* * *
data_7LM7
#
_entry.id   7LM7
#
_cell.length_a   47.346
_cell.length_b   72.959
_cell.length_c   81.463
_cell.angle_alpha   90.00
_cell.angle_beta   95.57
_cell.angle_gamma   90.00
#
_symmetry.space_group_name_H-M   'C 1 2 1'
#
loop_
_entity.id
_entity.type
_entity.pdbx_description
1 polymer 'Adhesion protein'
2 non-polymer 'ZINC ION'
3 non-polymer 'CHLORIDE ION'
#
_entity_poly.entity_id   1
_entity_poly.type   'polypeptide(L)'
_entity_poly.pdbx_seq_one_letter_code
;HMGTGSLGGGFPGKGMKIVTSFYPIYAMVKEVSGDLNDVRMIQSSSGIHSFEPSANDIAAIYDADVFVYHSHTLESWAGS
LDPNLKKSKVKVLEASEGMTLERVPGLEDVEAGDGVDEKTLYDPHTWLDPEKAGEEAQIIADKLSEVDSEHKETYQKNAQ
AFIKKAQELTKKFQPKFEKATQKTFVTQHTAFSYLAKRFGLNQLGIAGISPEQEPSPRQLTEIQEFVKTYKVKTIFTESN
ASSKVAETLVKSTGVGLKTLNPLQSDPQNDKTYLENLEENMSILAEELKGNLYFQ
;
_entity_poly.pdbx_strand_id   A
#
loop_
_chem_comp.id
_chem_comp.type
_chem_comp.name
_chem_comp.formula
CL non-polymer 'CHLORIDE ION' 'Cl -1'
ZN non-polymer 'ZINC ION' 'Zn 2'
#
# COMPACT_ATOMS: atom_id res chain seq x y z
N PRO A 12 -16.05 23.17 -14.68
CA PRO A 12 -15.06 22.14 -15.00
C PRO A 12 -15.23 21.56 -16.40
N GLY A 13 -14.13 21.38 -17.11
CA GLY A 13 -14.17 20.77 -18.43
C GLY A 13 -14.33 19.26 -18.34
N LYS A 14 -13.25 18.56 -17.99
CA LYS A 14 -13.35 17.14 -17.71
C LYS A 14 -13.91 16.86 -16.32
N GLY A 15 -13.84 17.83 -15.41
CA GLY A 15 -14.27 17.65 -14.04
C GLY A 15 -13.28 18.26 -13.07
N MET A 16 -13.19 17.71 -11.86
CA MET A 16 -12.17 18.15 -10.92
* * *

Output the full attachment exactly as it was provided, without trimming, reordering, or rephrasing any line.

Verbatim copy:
data_7LM7
#
_entry.id   7LM7
#
_cell.length_a   47.346
_cell.length_b   72.959
_cell.length_c   81.463
_cell.angle_alpha   90.00
_cell.angle_beta   95.57
_cell.angle_gamma   90.00
#
_symmetry.space_group_name_H-M   'C 1 2 1'
#
loop_
_entity.id
_entity.type
_entity.pdbx_description
1 polymer 'Adhesion protein'
2 non-polymer 'ZINC ION'
3 non-polymer 'CHLORIDE ION'
#
_entity_poly.entity_id   1
_entity_poly.type   'polypeptide(L)'
_entity_poly.pdbx_seq_one_letter_code
;HMGTGSLGGGFPGKGMKIVTSFYPIYAMVKEVSGDLNDVRMIQSSSGIHSFEPSANDIAAIYDADVFVYHSHTLESWAGS
LDPNLKKSKVKVLEASEGMTLERVPGLEDVEAGDGVDEKTLYDPHTWLDPEKAGEEAQIIADKLSEVDSEHKETYQKNAQ
AFIKKAQELTKKFQPKFEKATQKTFVTQHTAFSYLAKRFGLNQLGIAGISPEQEPSPRQLTEIQEFVKTYKVKTIFTESN
ASSKVAETLVKSTGVGLKTLNPLQSDPQNDKTYLENLEENMSILAEELKGNLYFQ
;
_entity_poly.pdbx_strand_id   A
#
loop_
_chem_comp.id
_chem_comp.type
_chem_comp.name
_chem_comp.formula
CL non-polymer 'CHLORIDE ION' 'Cl -1'
ZN non-polymer 'ZINC ION' 'Zn 2'
#
# COMPACT_ATOMS: atom_id res chain seq x y z
N PRO A 12 -16.05 23.17 -14.68
CA PRO A 12 -15.06 22.14 -15.00
C PRO A 12 -15.23 21.56 -16.40
N GLY A 13 -14.13 21.38 -17.11
CA GLY A 13 -14.17 20.77 -18.43
C GLY A 13 -14.33 19.26 -18.34
N LYS A 14 -13.25 18.56 -17.99
CA LYS A 14 -13.35 17.14 -17.71
C LYS A 14 -13.91 16.86 -16.32
N GLY A 15 -13.84 17.83 -15.41
CA GLY A 15 -14.27 17.65 -14.04
C GLY A 15 -13.28 18.26 -13.07
N MET A 16 -13.19 17.71 -11.86
CA MET A 16 -12.17 18.15 -10.92